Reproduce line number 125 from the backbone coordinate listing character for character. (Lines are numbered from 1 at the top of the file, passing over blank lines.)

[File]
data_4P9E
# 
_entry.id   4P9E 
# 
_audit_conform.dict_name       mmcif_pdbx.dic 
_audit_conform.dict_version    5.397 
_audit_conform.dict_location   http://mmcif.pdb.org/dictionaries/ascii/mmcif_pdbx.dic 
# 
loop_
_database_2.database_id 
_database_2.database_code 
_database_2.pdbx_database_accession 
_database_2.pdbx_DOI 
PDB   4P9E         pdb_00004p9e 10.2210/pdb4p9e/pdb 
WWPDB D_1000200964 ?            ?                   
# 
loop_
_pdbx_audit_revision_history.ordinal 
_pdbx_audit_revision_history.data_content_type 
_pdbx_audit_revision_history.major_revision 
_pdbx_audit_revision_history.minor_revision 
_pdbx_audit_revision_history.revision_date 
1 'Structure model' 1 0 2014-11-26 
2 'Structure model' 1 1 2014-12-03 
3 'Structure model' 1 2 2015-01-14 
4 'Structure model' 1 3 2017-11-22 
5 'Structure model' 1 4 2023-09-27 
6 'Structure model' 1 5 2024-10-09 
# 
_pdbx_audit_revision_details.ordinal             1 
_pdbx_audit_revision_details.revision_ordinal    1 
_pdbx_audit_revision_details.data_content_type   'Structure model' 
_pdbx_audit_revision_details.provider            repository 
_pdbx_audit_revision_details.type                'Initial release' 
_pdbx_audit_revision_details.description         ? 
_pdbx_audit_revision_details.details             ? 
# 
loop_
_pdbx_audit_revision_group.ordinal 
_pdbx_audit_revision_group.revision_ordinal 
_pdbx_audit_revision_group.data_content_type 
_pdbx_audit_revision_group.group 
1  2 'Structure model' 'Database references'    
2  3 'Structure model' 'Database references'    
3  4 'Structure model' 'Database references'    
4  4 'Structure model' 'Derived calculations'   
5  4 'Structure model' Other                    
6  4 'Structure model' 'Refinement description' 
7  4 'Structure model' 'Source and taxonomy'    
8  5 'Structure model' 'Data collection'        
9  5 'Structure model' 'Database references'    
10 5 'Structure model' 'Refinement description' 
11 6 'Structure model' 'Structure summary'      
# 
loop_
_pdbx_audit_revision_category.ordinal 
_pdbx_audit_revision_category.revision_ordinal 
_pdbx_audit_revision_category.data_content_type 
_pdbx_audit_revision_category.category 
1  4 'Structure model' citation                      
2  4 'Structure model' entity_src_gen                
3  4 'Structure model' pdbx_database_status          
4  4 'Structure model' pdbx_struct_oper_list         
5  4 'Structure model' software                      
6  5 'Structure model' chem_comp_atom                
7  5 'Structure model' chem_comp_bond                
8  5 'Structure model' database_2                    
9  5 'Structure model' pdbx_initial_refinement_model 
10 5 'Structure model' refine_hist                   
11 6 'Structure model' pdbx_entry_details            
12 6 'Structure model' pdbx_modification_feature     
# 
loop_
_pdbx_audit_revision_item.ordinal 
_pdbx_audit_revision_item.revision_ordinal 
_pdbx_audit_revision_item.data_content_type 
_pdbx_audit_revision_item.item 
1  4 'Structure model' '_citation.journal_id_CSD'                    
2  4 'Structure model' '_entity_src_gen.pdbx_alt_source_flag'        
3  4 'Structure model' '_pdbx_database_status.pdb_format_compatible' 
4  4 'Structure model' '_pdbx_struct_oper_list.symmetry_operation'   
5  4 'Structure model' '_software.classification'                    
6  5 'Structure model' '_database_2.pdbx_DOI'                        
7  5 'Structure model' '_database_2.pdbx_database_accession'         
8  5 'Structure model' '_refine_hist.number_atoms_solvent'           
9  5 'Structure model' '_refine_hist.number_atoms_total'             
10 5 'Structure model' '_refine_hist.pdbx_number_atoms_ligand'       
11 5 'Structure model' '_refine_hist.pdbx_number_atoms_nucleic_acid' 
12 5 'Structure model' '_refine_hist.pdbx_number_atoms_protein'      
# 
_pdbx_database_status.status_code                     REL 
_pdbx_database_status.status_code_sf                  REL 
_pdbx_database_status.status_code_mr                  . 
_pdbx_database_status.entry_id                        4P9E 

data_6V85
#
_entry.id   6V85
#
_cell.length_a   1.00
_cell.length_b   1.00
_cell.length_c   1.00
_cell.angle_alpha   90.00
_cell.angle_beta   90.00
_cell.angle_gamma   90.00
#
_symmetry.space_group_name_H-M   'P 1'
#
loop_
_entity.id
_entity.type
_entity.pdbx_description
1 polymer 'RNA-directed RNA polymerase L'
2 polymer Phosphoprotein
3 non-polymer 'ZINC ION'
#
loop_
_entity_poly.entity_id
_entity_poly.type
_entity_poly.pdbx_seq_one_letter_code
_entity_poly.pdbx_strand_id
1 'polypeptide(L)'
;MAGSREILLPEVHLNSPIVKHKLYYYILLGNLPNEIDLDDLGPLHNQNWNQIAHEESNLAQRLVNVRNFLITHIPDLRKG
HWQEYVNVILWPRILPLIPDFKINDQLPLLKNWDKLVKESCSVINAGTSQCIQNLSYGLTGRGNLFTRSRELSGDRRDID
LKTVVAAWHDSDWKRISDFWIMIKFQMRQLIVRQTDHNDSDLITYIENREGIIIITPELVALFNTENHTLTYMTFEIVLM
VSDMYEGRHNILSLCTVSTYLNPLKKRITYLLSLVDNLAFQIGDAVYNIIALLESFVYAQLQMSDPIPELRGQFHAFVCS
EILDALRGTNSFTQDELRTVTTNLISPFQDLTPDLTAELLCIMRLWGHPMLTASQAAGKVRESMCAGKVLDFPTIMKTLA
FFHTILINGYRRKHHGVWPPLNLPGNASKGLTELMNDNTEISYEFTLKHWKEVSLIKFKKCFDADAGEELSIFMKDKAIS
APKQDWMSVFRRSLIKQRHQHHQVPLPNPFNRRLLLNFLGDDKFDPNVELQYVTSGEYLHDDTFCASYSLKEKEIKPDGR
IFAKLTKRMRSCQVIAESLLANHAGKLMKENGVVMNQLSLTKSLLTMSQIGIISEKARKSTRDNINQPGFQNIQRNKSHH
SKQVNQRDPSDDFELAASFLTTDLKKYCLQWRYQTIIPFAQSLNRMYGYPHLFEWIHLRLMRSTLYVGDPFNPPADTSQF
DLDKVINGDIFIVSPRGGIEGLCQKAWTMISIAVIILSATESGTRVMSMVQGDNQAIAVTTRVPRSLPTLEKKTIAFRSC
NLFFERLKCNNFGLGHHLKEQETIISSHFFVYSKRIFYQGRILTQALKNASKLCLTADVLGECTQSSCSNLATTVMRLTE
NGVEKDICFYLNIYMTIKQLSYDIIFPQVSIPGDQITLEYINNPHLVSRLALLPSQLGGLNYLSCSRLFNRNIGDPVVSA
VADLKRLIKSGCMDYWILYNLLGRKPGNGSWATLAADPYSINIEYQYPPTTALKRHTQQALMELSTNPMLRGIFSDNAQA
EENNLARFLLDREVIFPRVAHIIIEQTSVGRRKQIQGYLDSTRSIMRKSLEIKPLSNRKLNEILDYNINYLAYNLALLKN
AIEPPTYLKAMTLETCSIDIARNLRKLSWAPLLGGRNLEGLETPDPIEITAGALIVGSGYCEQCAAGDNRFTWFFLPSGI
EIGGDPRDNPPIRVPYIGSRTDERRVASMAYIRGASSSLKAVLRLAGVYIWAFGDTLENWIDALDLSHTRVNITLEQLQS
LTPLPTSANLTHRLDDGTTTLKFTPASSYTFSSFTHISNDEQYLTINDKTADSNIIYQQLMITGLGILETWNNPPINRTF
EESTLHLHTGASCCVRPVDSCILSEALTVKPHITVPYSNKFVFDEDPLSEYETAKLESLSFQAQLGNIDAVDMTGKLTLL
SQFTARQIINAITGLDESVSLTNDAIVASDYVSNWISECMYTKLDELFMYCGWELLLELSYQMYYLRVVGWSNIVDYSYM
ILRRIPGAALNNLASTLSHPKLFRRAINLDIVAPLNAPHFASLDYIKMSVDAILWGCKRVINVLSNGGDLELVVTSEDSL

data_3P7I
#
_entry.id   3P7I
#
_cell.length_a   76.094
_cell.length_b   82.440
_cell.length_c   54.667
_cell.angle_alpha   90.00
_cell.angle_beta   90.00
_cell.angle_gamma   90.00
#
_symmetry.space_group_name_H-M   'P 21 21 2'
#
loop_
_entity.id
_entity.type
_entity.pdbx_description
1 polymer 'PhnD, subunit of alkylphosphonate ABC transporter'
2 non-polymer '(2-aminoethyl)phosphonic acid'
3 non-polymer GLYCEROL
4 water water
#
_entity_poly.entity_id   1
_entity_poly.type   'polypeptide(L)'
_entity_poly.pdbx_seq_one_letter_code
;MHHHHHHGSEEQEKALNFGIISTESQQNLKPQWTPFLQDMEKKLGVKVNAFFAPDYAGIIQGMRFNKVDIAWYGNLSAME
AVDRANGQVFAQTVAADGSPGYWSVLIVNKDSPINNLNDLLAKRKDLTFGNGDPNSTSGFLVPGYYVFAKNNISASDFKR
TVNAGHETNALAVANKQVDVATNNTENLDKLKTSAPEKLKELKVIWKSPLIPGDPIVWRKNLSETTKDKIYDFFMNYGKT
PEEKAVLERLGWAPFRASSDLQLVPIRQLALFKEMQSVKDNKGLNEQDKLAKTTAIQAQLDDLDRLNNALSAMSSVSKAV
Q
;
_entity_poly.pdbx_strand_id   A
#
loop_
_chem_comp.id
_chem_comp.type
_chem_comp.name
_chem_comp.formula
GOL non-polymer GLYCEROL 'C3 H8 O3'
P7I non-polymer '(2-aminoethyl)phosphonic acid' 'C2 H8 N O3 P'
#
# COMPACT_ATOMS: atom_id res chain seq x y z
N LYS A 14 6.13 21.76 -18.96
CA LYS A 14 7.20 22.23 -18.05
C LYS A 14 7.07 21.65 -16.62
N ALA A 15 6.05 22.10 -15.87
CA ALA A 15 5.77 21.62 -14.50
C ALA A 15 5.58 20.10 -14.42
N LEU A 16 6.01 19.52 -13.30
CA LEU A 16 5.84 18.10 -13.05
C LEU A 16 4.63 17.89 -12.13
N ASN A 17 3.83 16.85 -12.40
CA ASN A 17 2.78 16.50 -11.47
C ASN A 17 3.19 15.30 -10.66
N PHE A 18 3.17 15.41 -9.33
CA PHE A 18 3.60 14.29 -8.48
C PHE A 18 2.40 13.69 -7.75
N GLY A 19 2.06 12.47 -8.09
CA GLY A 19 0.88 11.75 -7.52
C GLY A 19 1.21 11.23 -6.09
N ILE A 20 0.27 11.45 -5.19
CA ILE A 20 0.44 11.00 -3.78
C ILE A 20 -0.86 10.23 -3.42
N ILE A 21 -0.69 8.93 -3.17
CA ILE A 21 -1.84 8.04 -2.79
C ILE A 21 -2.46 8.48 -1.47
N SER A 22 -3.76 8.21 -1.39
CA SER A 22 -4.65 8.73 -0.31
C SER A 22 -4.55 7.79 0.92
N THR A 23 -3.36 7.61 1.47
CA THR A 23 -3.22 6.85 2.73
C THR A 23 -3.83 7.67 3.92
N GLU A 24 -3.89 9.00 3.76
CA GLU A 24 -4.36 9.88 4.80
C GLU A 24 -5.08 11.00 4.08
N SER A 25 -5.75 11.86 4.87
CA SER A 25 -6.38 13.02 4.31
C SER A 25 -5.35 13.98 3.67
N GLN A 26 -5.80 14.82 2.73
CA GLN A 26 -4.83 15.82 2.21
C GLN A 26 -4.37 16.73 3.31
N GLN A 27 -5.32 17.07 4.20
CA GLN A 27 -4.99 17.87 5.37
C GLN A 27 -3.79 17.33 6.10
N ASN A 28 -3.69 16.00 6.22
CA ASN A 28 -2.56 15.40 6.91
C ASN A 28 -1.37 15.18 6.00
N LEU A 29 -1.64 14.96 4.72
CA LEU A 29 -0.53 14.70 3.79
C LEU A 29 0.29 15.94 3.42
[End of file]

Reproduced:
VSDMYEGRHNILSLCTVSTYLNPLKKRITYLLSLVDNLAFQIGDAVYNIIALLESFVYAQLQMSDPIPELRGQFHAFVCS